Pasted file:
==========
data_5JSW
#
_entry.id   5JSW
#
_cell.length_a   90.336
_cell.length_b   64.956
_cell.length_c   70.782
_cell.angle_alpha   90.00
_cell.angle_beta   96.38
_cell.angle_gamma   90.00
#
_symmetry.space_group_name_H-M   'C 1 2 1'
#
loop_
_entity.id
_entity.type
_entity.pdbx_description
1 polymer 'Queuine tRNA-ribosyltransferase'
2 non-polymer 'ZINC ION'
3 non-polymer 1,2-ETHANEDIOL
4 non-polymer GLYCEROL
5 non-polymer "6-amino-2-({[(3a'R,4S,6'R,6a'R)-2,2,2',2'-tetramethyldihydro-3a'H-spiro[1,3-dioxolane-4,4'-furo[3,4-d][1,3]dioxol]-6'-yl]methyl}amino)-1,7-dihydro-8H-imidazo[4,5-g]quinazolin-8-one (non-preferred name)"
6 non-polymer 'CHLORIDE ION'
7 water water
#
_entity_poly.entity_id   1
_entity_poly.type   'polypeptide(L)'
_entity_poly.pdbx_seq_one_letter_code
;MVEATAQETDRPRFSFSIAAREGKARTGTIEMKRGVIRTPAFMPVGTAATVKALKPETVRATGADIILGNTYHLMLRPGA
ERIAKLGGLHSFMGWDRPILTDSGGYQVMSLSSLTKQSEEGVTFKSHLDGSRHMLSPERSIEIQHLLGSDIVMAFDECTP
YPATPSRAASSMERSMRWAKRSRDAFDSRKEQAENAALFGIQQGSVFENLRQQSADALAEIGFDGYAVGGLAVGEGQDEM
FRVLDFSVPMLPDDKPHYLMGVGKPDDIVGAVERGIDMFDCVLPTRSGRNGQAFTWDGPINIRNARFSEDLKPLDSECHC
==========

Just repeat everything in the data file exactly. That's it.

data_5JSW
#
_entry.id   5JSW
#
_cell.length_a   90.336
_cell.length_b   64.956
_cell.length_c   70.782
_cell.angle_alpha   90.00
_cell.angle_beta   96.38
_cell.angle_gamma   90.00
#
_symmetry.space_group_name_H-M   'C 1 2 1'
#
loop_
_entity.id
_entity.type
_entity.pdbx_description
1 polymer 'Queuine tRNA-ribosyltransferase'
2 non-polymer 'ZINC ION'
3 non-polymer 1,2-ETHANEDIOL
4 non-polymer GLYCEROL
5 non-polymer "6-amino-2-({[(3a'R,4S,6'R,6a'R)-2,2,2',2'-tetramethyldihydro-3a'H-spiro[1,3-dioxolane-4,4'-furo[3,4-d][1,3]dioxol]-6'-yl]methyl}amino)-1,7-dihydro-8H-imidazo[4,5-g]quinazolin-8-one (non-preferred name)"
6 non-polymer 'CHLORIDE ION'
7 water water
#
_entity_poly.entity_id   1
_entity_poly.type   'polypeptide(L)'
_entity_poly.pdbx_seq_one_letter_code
;MVEATAQETDRPRFSFSIAAREGKARTGTIEMKRGVIRTPAFMPVGTAATVKALKPETVRATGADIILGNTYHLMLRPGA
ERIAKLGGLHSFMGWDRPILTDSGGYQVMSLSSLTKQSEEGVTFKSHLDGSRHMLSPERSIEIQHLLGSDIVMAFDECTP
YPATPSRAASSMERSMRWAKRSRDAFDSRKEQAENAALFGIQQGSVFENLRQQSADALAEIGFDGYAVGGLAVGEGQDEM
FRVLDFSVPMLPDDKPHYLMGVGKPDDIVGAVERGIDMFDCVLPTRSGRNGQAFTWDGPINIRNARFSEDLKPLDSECHC